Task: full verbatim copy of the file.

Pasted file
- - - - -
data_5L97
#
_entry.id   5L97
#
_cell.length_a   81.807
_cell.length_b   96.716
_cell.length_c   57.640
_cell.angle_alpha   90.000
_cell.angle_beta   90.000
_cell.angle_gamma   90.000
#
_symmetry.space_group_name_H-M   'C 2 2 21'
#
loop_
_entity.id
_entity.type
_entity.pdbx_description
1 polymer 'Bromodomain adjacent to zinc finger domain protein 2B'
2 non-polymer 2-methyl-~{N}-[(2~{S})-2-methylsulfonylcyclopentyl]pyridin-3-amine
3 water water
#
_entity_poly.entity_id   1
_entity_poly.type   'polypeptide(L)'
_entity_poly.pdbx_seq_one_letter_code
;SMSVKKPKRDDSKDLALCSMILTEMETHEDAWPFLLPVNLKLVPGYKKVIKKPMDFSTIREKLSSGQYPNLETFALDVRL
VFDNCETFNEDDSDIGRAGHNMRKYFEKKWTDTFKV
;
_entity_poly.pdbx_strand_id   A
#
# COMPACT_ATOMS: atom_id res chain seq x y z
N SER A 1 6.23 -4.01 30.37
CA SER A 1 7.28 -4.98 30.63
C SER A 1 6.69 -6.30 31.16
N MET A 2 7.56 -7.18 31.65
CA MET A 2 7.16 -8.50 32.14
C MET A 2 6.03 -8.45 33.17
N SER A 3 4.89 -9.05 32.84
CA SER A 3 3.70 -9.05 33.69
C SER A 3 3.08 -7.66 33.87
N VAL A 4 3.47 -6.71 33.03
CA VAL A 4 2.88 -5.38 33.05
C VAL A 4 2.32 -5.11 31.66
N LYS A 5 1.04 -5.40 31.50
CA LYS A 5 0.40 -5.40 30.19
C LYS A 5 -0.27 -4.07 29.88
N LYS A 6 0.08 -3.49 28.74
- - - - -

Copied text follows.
data_5L97
#
_entry.id   5L97
#
_cell.length_a   81.807
_cell.length_b   96.716
_cell.length_c   57.640
_cell.angle_alpha   90.000
_cell.angle_beta   90.000
_cell.angle_gamma   90.000
#
_symmetry.space_group_name_H-M   'C 2 2 21'
#
loop_
_entity.id
_entity.type
_entity.pdbx_description
1 polymer 'Bromodomain adjacent to zinc finger domain protein 2B'
2 non-polymer 2-methyl-~{N}-[(2~{S})-2-methylsulfonylcyclopentyl]pyridin-3-amine
3 water water
#
_entity_poly.entity_id   1
_entity_poly.type   'polypeptide(L)'
_entity_poly.pdbx_seq_one_letter_code
;SMSVKKPKRDDSKDLALCSMILTEMETHEDAWPFLLPVNLKLVPGYKKVIKKPMDFSTIREKLSSGQYPNLETFALDVRL
VFDNCETFNEDDSDIGRAGHNMRKYFEKKWTDTFKV
;
_entity_poly.pdbx_strand_id   A
#
# COMPACT_ATOMS: atom_id res chain seq x y z
N SER A 1 6.23 -4.01 30.37
CA SER A 1 7.28 -4.98 30.63
C SER A 1 6.69 -6.30 31.16
N MET A 2 7.56 -7.18 31.65
CA MET A 2 7.16 -8.50 32.14
C MET A 2 6.03 -8.45 33.17
N SER A 3 4.89 -9.05 32.84
CA SER A 3 3.70 -9.05 33.69
C SER A 3 3.08 -7.66 33.87
N VAL A 4 3.47 -6.71 33.03
CA VAL A 4 2.88 -5.38 33.05
C VAL A 4 2.32 -5.11 31.66
N LYS A 5 1.04 -5.40 31.50
CA LYS A 5 0.40 -5.40 30.19
C LYS A 5 -0.27 -4.07 29.88
N LYS A 6 0.08 -3.49 28.74